For Immediate Release, January 31, 2023
Tina L. Pugliese, APR (with The Institute for Regional Conservation), (561) 889-3575, Tina@PugliesePR.com Elise Bennett, Center for Biological Diversity, (727) 755-6950, firstname.lastname@example.org
Federal Officials Miss Deadline to Protect Ghost Orchid As Endangered
Decision Delayed Despite Ongoing Florida Poaching Threat
HOLLYWOOD, Fla.— The U.S. Fish and Wildlife Service has missed the statutory deadline to make a decision on protecting the iconic ghost orchid, leaving the species in a regulatory limbo without crucial safeguards. The deadline was Jan. 24, but currently the Service is not scheduled to make a decision until 2026.
This delay comes as two people allegedly took a ghost orchid, and other rare orchids and air plants, from Fakahatchee Strand Preserve State Park late last year. In an incident report, law-enforcement officials described finding a machete and a bag filled with more than 30 rare and endangered plants. The poaching incident highlights why the famed and highly imperiled ghost orchid urgently needs to be protected under the federal Endangered Species Act.
“This is a most urgent matter that must not be pushed down the road,” said George Gann, executive director at The Institute for Regional Conservation. “We are deeply concerned about the growing impacts of poaching on ghost orchids and other rare plants in Florida, which make heighted protections imperative. Poaching has been identified as a key threat to the ghost orchid at the Fakahatchee, in Big Cypress National Preserve, and throughout South Florida.”
“This disastrous federal delay comes as the ghost orchid struggles to survive human greed and a multitude of other threats,” said Elise Bennett, Florida director at the Center for Biological Diversity. “Endangered Species Act protection is crucial to give this hauntingly beautiful orchid a fighting chance at beating extinction. For one thing, it would impose stronger penalties for poachers. The Fish and Wildlife Service’s foot-dragging is depriving the orchid of crucial protection.”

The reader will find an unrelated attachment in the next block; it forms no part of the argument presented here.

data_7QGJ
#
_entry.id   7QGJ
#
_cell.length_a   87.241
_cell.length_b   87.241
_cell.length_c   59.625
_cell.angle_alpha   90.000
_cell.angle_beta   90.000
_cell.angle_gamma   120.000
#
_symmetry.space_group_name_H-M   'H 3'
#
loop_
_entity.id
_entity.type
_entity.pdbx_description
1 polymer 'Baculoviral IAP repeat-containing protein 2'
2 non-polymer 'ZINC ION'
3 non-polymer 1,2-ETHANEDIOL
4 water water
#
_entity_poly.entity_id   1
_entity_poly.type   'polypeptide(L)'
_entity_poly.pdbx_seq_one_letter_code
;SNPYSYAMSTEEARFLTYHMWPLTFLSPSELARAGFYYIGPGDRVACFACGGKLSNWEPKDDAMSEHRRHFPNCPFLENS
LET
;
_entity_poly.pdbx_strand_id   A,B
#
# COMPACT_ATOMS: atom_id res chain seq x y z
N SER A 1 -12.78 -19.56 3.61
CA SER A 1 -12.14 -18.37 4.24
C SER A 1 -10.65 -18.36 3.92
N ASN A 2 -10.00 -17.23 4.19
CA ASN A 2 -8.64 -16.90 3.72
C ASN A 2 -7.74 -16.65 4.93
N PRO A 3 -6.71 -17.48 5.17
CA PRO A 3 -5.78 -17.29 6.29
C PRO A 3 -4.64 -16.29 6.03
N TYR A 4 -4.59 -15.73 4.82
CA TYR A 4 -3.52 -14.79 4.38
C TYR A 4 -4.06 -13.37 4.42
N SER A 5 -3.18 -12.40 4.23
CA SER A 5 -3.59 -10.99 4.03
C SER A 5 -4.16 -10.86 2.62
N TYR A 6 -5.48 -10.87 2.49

“The heartbreaking poaching incident makes one thing clear: Existing protections for ghost orchids are not enough to keep them safe from harm, and we need action now,” said Melissa Abdo, Ph.D., Sun Coast regional director for The National Parks Conservation Association. “This tragic event, that happened inside a protected natural area no less, is a stark reminder of the threats facing nearly extinct ghost orchids and underscores the urgent need for Endangered Species Act protections. Only then will we have the tools to save this iconic species.”
Following a petition filed by The Institute for Regional Conservation, the Center for Biological Diversity and the National Parks Conservation Association, the Fish and Wildlife Service determined that the rare native orchid may warrant protection under the Endangered Species Act. The agency initiated a status review to inform a final decision, which the agency was legally required to make last week.
The orchid is one of the most famous flowers in Florida, but its population has declined by more than 90% globally. Only an estimated 1,500 ghost orchid plants remain in Florida, and less than half are known to be mature enough to reproduce. Florida populations of ghost orchid have declined by up to 50%.
The best available science shows that the ghost orchid is at risk of extinction from multiple threats, including poaching, habitat loss and degradation, and the climate crisis.
The ghost orchid’s current limited range includes the Big Cypress National Preserve, Florida Panther National Wildlife Refuge, Fakahatchee Strand Preserve State Park, Audubon’s Corkscrew Swamp Sanctuary, and additional conservation and tribal areas in Collier, Hendry and possibly Lee counties. It is also found in Cuba.
A private nonprofit organization, The Institute for Regional Conservation (IRC) is dedicated to the protection, restoration, and long-term management of biodiversity on a regional basis, and to the prevention of local extinctions of rare plants, animals and ecosystems. Based in Florida, USA, IRC works on conservation research and action throughout South Florida, the Caribbean and beyond. Its vision is to unite people and nature to restore our world.
The Center for Biological Diversity is a national, nonprofit conservation organization with more than 1.7 million members and online activists dedicated to the protection of endangered species and wild places.
Since 1919, the nonpartisan National Parks Conservation Association has been the leading voice in safeguarding our national parks. NPCA and its nearly 1.7 million members and supporters work together to protect and preserve our nation’s most iconic and inspirational places for future generations. For more information, visit www.npca.org